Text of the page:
Posts Tagged: Chronicle of Higher Education

The Man Behind the Ivory Curtain

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At The Chronicle of Higher Education, the writer behind @AcademicsSay (better known as “Shit Academics Say”) reveals himself as Nathan Hall, an associate professor at McGill University. In addition to his reveal, Hall discusses how the popular Twitter account allowed him to connect with a much wider community of academics and create wide-ranging participation studies […]

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Literary Criticism Criticism

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At The Chronicle of Higher Education, Jeffrey J. Williams takes on the question of the role of literary criticism, both historically and in the current moment. In a world where big data is king, criticism has increasingly moved away from radical political pronouncements and metaphysical interventions, and toward what Sharon Marcus and Steven Best have termed […]

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High-Speed World

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The world is moving faster than ever. Digital technologies have allowed, encouraged, and even required quicker processing of information. The net effect isn’t necessarily a good thing—all that speed has left people struggling to consume information in fragments, and is ultimately eroding art. Mark C. Taylor explains over at The Chronicle of Higher Education: All […]

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When Good Grammar Is Actually Bad

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Adverbs acting as manner adjuncts “do not occur between whether and infinitival to,” you guys. Duh. Or, in other words, you can’t say, “…decide whether unconditionally to attend the Geneva talks.” Instead, you should say, “…decide whether to unconditionally attend the Geneva talks,” because that “rule” about split infinitives doesn’t actually exist. Geoffrey Pullum explains […]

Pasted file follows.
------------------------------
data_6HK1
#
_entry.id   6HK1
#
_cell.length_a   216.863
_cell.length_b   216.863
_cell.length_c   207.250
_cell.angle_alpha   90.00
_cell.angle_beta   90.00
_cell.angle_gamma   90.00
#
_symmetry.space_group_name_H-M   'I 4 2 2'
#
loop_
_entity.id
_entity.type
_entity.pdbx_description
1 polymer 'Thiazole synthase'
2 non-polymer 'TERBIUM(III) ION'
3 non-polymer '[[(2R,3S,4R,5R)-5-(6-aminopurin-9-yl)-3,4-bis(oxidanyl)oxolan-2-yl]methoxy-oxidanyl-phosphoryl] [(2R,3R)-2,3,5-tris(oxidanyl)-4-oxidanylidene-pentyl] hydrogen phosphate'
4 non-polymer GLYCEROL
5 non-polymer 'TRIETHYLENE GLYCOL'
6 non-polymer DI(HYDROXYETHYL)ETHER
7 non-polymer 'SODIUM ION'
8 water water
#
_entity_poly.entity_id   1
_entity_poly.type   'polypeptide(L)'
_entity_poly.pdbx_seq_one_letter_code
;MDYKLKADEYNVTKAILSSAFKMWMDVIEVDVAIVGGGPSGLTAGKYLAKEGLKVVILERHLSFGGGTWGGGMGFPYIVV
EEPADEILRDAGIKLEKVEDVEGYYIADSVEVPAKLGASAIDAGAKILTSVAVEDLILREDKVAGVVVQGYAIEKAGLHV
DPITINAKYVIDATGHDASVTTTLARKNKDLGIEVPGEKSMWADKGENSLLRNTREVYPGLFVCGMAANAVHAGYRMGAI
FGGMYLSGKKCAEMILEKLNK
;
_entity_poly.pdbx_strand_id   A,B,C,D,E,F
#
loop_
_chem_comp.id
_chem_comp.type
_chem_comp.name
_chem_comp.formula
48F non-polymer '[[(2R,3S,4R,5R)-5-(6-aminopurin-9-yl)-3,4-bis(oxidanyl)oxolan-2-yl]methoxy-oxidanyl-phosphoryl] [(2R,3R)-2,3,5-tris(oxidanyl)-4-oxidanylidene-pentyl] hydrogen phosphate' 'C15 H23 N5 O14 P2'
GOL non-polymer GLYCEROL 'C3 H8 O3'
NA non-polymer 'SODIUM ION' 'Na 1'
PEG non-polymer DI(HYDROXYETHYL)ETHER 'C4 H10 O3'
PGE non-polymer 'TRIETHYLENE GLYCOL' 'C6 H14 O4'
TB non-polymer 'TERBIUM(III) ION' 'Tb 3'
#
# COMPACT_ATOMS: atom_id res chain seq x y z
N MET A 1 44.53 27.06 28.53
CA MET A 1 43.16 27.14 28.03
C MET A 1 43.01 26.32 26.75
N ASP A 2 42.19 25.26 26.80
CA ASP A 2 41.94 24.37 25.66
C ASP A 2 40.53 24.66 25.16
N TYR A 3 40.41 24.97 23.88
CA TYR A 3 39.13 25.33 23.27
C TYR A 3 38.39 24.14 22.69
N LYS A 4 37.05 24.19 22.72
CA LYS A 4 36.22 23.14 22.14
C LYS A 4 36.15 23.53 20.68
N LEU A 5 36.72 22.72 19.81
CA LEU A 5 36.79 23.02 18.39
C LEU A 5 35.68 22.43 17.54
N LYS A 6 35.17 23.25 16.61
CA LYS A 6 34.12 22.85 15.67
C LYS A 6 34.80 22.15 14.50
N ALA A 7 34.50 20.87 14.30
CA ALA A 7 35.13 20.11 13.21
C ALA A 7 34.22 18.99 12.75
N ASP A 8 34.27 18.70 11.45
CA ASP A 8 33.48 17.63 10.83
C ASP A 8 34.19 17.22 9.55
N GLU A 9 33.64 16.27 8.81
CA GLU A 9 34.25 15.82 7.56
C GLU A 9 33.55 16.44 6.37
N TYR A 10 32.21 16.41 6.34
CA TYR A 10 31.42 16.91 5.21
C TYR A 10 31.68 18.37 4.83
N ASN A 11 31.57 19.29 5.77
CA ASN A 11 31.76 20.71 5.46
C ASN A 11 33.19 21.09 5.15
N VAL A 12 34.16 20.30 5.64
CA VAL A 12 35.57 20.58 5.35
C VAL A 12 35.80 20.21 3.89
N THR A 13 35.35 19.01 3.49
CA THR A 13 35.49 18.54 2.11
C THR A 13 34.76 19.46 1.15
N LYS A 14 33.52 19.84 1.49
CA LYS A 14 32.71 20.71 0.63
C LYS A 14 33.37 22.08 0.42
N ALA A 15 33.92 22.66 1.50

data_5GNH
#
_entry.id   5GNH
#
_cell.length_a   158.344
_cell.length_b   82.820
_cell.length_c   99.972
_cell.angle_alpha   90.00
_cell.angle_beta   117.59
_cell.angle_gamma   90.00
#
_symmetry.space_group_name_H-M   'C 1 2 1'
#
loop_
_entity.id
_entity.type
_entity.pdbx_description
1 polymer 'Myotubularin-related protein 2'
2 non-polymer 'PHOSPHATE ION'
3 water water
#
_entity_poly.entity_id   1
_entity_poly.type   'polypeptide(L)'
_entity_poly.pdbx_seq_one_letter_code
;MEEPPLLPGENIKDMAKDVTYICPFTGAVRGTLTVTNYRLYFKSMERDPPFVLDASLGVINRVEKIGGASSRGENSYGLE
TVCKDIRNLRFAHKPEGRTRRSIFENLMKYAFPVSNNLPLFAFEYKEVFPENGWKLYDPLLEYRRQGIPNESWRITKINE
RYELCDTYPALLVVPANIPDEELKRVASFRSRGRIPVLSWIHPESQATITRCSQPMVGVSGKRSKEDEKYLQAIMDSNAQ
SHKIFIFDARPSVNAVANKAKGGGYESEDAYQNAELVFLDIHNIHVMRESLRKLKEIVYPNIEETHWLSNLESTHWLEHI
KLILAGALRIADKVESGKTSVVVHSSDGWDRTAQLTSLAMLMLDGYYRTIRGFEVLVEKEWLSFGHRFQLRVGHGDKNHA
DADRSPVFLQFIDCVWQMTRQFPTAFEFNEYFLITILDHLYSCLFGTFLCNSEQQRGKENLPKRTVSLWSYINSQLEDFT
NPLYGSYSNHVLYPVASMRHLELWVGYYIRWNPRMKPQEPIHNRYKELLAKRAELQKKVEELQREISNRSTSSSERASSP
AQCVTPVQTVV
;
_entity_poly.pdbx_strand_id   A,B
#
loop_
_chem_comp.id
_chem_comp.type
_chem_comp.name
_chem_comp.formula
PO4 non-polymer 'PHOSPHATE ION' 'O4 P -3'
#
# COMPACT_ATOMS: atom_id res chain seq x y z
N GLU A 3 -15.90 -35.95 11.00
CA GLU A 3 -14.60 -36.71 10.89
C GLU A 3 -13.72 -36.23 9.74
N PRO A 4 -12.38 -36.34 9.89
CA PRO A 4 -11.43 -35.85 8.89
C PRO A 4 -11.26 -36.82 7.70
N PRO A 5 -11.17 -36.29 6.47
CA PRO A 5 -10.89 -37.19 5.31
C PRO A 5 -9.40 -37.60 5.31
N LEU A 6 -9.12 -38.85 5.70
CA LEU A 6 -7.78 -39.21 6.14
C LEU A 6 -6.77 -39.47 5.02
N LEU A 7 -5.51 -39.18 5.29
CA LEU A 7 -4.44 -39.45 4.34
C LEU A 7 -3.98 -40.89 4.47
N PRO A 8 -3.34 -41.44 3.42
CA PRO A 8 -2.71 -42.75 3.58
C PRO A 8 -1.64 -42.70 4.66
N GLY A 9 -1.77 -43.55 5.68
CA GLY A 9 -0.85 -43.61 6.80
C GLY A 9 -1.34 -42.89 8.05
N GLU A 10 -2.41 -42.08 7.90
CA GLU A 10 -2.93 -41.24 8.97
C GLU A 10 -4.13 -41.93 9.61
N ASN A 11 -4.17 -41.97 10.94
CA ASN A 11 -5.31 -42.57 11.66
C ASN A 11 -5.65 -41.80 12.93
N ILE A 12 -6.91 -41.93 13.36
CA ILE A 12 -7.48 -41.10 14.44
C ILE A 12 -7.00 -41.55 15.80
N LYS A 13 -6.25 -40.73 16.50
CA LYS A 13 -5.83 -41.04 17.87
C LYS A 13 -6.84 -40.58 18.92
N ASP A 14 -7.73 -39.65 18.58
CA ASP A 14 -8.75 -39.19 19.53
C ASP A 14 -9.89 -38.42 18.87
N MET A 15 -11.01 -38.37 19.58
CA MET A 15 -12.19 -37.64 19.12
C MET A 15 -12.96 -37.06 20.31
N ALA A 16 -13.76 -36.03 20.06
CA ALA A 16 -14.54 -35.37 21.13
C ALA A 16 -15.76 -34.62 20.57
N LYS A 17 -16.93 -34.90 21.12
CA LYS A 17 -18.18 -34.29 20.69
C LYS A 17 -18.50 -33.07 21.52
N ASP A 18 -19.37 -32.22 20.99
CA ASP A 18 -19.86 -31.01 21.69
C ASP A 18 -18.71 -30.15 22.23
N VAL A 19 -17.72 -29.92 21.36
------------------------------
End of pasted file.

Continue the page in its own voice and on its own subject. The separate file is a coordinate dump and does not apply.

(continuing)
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Guthrie Still Elusive at 100

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Leonard Cassuto of the Chronicle of Higher Education discusses the absence of Woody Guthrie in the university because of his political stance, his views on copyright and shying from the spotlight, and the “aw shucks” Oklahoman personality he cultivated. Cassuto outlines Guthrie’s life in reference to his works, which include over 3,000 poems and songs, […]

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Battling E-Pirates

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What happens when a philosophy professor takes on e-piracy? He discovers that it’s not quite as cut and dried as he first thought. Let me be clear–the issue of whether or not his work was pirated is clear. It unquestionably was. The thing that’s not so clear is whether or not it’s harmful to him […]

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The New Math Doesn’t Really Work

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What does one do with an essay like the one David Alpaugh penned for the Chronicle of Higher Education on the current state of poetry publication? As an editor who publishes about 50 poems a year here on The Rumpus (all directly solicited), I feel like I have to respond, since I’m contributing to the […]

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Saturday Morning Links

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Welcome to Saturday, everyone. Hope you find this stuff as entertaining as I did. I’m not quite sure just what to make of this story: women in bathing sits and cartoonists drawing on them. Interesting photos at the very least. This is happening in Florida too: University of California executives are getting raises while faculty […]

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Saturday Morning Links, Independence Day Edition

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Olay, I confess–there’s nothing particularly “Independence Day” about this linkfest. Except for this story about the history of preserving the original Declaration of Independence. But that’s it. Onward! It’s rare that I’ll take the side of a lawyer, but man, this is some bullcrap. Maybe I’m too cynical, but I’ve always assumed this sort of […]

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Brian’s Saturday Morning Links

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Not enough sleep? Echoes of a faint hangover? Then it’s time for Saturday Morning Links. Dahlia Lithwick and Doug Kendall point out that conservative politicians who are upset about empathetic judges probably ought to stick a sock in it. Whether you’re an academic or a free-lance writer, you might want to take a look at […]

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